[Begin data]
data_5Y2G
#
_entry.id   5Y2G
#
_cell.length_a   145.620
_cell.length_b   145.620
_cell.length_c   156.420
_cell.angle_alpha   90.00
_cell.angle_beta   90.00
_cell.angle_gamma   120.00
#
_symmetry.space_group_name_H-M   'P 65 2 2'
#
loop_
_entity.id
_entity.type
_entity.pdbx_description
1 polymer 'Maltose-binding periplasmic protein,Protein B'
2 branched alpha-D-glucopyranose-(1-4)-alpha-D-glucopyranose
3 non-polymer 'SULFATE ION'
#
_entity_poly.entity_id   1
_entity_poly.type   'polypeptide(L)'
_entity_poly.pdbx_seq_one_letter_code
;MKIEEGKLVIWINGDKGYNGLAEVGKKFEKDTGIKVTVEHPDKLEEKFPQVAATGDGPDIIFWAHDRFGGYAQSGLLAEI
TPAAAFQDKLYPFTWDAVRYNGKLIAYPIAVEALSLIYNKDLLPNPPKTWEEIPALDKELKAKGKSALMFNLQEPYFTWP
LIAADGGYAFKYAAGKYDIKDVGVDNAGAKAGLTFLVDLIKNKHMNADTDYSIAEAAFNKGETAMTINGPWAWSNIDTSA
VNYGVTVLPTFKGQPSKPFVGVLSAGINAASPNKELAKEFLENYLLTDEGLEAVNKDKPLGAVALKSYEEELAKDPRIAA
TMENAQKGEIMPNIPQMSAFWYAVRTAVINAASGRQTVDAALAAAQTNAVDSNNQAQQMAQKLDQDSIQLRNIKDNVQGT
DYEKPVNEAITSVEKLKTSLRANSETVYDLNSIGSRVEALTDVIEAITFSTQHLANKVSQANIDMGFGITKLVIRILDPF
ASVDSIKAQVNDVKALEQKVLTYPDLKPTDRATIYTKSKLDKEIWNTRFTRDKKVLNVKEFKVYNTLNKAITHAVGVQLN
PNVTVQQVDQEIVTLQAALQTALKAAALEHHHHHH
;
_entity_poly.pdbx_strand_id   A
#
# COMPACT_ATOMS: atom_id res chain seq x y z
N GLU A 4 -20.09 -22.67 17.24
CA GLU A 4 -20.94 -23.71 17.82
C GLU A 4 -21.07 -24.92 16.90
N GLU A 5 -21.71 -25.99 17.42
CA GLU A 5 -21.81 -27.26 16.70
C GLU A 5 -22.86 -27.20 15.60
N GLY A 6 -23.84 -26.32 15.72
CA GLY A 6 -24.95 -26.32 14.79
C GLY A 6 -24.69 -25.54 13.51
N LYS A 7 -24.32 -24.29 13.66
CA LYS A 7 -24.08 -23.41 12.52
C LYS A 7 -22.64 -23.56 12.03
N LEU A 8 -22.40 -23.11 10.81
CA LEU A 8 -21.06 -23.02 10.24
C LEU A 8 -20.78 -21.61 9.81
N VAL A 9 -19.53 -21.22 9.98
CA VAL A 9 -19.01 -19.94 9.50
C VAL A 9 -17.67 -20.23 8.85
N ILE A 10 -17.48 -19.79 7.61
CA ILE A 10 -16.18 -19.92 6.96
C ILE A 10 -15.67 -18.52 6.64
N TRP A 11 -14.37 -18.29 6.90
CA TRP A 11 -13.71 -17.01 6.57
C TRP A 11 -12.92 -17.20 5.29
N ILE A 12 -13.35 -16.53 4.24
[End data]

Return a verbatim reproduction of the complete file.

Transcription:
data_5Y2G
#
_entry.id   5Y2G
#
_cell.length_a   145.620
_cell.length_b   145.620
_cell.length_c   156.420
_cell.angle_alpha   90.00
_cell.angle_beta   90.00
_cell.angle_gamma   120.00
#
_symmetry.space_group_name_H-M   'P 65 2 2'
#
loop_
_entity.id
_entity.type
_entity.pdbx_description
1 polymer 'Maltose-binding periplasmic protein,Protein B'
2 branched alpha-D-glucopyranose-(1-4)-alpha-D-glucopyranose
3 non-polymer 'SULFATE ION'
#
_entity_poly.entity_id   1
_entity_poly.type   'polypeptide(L)'
_entity_poly.pdbx_seq_one_letter_code
;MKIEEGKLVIWINGDKGYNGLAEVGKKFEKDTGIKVTVEHPDKLEEKFPQVAATGDGPDIIFWAHDRFGGYAQSGLLAEI
TPAAAFQDKLYPFTWDAVRYNGKLIAYPIAVEALSLIYNKDLLPNPPKTWEEIPALDKELKAKGKSALMFNLQEPYFTWP
LIAADGGYAFKYAAGKYDIKDVGVDNAGAKAGLTFLVDLIKNKHMNADTDYSIAEAAFNKGETAMTINGPWAWSNIDTSA
VNYGVTVLPTFKGQPSKPFVGVLSAGINAASPNKELAKEFLENYLLTDEGLEAVNKDKPLGAVALKSYEEELAKDPRIAA
TMENAQKGEIMPNIPQMSAFWYAVRTAVINAASGRQTVDAALAAAQTNAVDSNNQAQQMAQKLDQDSIQLRNIKDNVQGT
DYEKPVNEAITSVEKLKTSLRANSETVYDLNSIGSRVEALTDVIEAITFSTQHLANKVSQANIDMGFGITKLVIRILDPF
ASVDSIKAQVNDVKALEQKVLTYPDLKPTDRATIYTKSKLDKEIWNTRFTRDKKVLNVKEFKVYNTLNKAITHAVGVQLN
PNVTVQQVDQEIVTLQAALQTALKAAALEHHHHHH
;
_entity_poly.pdbx_strand_id   A
#
# COMPACT_ATOMS: atom_id res chain seq x y z
N GLU A 4 -20.09 -22.67 17.24
CA GLU A 4 -20.94 -23.71 17.82
C GLU A 4 -21.07 -24.92 16.90
N GLU A 5 -21.71 -25.99 17.42
CA GLU A 5 -21.81 -27.26 16.70
C GLU A 5 -22.86 -27.20 15.60
N GLY A 6 -23.84 -26.32 15.72
CA GLY A 6 -24.95 -26.32 14.79
C GLY A 6 -24.69 -25.54 13.51
N LYS A 7 -24.32 -24.29 13.66
CA LYS A 7 -24.08 -23.41 12.52
C LYS A 7 -22.64 -23.56 12.03
N LEU A 8 -22.40 -23.11 10.81
CA LEU A 8 -21.06 -23.02 10.24
C LEU A 8 -20.78 -21.61 9.81
N VAL A 9 -19.53 -21.22 9.98
CA VAL A 9 -19.01 -19.94 9.50
C VAL A 9 -17.67 -20.23 8.85
N ILE A 10 -17.48 -19.79 7.61
CA ILE A 10 -16.18 -19.92 6.96
C ILE A 10 -15.67 -18.52 6.64
N TRP A 11 -14.37 -18.29 6.90
CA TRP A 11 -13.71 -17.01 6.57
C TRP A 11 -12.92 -17.20 5.29
N ILE A 12 -13.35 -16.53 4.24